Figure 1
Figure 1
Disposition of COMBINE study participants in analyses of typological effects
Table 2
Table 2
Intake Characteristics by Typologic Classification of the COMBINE Sample (S.D.)
A chi square test was done to assess the extent of agreement between the two typologies in classifying participants as less (Type A or late onset) or more (Type B or early onset) severely alcohol-impaired. Of the 1,143 participants with complete data, agreement between typologies was achieved with only 56.6% (n = 651) of the participants, χ2 (1) 8.89, p < .003. Both typologies placed 461 participants (40.3%) in the less severe group and 190 subjects in the more severe category (16.6%). Disagreements in classification included a similar number of false positives and negatives. Specifically, 233 (20.4%) participants were classified as Type A and early onset, while 259 (22.7%) were classified as Type B and late onset.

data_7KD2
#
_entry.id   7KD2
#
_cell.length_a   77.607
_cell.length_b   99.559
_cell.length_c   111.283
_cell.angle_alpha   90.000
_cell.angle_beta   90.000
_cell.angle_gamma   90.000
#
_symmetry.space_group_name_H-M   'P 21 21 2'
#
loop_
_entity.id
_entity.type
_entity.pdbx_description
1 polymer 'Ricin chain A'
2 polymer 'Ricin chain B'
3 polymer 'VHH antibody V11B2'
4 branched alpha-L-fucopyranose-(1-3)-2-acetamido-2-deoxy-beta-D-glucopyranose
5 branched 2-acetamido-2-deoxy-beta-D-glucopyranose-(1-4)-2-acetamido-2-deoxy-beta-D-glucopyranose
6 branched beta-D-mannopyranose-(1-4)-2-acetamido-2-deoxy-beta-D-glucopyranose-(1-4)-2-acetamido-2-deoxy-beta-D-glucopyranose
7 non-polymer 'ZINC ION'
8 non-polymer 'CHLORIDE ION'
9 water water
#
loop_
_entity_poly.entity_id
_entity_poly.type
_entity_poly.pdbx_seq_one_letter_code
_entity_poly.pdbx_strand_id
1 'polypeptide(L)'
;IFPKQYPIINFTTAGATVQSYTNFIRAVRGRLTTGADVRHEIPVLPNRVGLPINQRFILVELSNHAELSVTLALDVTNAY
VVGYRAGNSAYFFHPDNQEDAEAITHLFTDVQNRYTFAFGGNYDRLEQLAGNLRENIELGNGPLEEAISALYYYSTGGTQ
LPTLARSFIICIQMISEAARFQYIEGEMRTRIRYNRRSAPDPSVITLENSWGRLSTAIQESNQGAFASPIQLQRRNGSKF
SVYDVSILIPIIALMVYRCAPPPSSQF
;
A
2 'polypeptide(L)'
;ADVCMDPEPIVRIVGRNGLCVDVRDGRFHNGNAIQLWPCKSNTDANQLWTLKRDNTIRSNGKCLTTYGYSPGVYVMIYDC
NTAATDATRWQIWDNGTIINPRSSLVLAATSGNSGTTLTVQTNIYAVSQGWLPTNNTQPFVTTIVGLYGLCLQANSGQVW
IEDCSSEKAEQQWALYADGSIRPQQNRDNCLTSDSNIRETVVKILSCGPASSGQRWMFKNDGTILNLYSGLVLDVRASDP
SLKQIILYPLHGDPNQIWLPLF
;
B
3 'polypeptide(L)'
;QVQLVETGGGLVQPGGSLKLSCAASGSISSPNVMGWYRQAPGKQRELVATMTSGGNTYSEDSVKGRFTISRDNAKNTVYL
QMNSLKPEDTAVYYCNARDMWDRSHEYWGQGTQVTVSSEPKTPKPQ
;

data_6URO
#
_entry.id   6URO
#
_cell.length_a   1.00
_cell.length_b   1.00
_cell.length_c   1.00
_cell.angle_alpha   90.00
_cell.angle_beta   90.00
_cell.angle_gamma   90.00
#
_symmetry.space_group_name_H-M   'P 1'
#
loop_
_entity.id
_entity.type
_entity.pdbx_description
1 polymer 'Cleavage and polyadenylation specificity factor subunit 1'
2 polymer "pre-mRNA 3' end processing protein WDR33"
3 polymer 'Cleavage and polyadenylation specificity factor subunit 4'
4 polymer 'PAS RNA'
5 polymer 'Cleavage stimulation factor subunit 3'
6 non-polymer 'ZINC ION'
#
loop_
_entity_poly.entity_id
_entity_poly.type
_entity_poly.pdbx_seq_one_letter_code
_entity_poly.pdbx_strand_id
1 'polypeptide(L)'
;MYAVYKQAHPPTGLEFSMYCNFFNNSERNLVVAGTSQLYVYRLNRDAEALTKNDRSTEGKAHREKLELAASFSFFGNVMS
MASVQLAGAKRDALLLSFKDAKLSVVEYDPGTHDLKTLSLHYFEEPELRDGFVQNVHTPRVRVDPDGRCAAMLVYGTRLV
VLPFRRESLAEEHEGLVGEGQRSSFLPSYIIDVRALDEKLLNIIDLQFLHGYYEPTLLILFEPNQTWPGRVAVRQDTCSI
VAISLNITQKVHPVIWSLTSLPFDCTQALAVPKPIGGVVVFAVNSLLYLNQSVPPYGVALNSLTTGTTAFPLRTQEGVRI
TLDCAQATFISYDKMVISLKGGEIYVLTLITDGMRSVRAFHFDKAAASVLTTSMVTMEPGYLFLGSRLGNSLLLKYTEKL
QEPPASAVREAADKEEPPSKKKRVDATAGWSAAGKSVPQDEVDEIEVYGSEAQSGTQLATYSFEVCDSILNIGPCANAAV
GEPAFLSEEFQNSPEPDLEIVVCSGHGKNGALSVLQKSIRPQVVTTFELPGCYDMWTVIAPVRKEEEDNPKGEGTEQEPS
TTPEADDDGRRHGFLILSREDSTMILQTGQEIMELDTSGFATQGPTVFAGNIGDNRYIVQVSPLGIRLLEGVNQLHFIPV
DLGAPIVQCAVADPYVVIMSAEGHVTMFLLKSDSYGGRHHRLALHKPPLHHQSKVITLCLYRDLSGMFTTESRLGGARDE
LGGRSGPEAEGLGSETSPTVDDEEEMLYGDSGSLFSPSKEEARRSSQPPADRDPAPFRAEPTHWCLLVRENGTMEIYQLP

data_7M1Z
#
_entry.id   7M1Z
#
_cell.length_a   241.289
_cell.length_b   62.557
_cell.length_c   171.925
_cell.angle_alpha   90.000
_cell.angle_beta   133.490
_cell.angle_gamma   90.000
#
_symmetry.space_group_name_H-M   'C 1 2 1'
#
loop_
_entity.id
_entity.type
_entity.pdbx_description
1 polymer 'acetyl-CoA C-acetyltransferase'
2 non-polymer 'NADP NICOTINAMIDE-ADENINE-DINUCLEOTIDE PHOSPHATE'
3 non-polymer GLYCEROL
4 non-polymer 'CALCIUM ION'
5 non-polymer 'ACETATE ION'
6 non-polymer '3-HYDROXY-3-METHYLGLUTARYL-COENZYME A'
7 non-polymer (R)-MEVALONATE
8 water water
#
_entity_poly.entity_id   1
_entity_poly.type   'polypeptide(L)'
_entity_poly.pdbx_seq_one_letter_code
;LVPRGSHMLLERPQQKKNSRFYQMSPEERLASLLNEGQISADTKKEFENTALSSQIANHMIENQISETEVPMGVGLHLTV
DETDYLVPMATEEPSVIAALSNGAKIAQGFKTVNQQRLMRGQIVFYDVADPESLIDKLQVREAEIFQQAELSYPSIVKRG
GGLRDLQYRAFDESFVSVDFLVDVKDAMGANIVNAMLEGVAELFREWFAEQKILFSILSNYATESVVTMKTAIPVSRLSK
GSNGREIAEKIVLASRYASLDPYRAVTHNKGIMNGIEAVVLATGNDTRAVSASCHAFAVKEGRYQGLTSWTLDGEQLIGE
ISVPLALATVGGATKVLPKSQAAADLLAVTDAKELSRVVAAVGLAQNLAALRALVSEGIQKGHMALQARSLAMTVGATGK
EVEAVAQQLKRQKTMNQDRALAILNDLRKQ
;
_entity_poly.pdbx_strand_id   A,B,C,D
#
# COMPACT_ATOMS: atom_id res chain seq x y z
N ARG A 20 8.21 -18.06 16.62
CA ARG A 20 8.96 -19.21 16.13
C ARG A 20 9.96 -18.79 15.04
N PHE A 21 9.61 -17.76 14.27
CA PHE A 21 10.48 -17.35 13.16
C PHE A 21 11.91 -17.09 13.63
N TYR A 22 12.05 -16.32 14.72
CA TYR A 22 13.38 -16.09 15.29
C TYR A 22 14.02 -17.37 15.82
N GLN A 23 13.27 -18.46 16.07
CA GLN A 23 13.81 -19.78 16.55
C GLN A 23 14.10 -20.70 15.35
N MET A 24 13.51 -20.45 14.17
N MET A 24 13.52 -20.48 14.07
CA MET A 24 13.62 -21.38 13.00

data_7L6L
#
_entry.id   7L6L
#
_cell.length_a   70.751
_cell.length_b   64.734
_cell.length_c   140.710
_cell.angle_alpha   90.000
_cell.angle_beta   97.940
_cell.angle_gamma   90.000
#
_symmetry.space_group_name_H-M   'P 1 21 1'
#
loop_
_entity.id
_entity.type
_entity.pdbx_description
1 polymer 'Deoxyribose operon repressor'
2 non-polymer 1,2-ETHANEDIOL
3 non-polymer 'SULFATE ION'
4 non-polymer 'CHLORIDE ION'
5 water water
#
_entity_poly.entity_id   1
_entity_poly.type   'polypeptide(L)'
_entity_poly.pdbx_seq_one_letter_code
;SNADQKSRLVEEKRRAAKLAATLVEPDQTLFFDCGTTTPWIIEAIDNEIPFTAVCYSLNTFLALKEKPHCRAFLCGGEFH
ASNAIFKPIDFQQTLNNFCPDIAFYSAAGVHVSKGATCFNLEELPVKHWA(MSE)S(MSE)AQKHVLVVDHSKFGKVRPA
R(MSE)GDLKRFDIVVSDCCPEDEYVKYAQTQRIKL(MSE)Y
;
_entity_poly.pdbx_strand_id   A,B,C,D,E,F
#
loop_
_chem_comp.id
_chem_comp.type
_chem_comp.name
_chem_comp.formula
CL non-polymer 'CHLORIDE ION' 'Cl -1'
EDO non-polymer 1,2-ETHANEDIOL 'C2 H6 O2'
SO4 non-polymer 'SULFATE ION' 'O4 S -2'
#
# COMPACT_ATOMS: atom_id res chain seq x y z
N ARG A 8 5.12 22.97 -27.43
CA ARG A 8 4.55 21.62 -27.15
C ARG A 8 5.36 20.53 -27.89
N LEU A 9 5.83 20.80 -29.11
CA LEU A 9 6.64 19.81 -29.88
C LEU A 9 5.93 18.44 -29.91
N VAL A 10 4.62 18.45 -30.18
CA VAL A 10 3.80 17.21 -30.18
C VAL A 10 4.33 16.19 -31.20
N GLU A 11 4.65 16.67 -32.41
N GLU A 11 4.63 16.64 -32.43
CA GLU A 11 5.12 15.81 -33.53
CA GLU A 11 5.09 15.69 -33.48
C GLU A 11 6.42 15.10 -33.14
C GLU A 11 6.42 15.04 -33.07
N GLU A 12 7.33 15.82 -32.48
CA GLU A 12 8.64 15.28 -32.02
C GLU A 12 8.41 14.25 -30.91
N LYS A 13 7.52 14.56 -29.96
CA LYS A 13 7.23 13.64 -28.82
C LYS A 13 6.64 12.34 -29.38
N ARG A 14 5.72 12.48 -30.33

For the planned primary analyses, the sample was reduced to the participants in COMBINE study conditions of placebo + MM and naltrexone + MM (no CBI). Parallel secondary analyses were conducted in the two groups receiving placebo + MM+ CBI and naltrexone + MM + CBI. The reasoning for this was as follows. Results of the COMBINE study showed that the effect of naltrexone was limited to the patients who did not receive CBI (Anton et al., 2006). Therefore, we expected that naltrexone-by-typology interactions were more likely to be significant in the MM-only condition. Participants receiving acamprosate were excluded from the analyses because the aim of the study was to investigate whether typology moderated the effects of opioid antagonism. Including the subjects who received acamprosate would have introduced the possibility that effects of acamprosate in particular subgroups (i.e., acamprosate-by-typology or acamprosate-by-naltrexone-by-typology interactions) could obscure the effects we were interested in. Figure 1 depicts the disposition of COMBINE participants for the analyses reported here. With these sample sizes, with alpha = .05, statistical power to detect a clinically significant effect size of d = .21 was .80 for the Babor typology and .75 for the age-of-onset typology in the MM-only groups. With alpha set at .025 to account for the two primary contrasts, the corresponding powers were .71 and .65, respectively.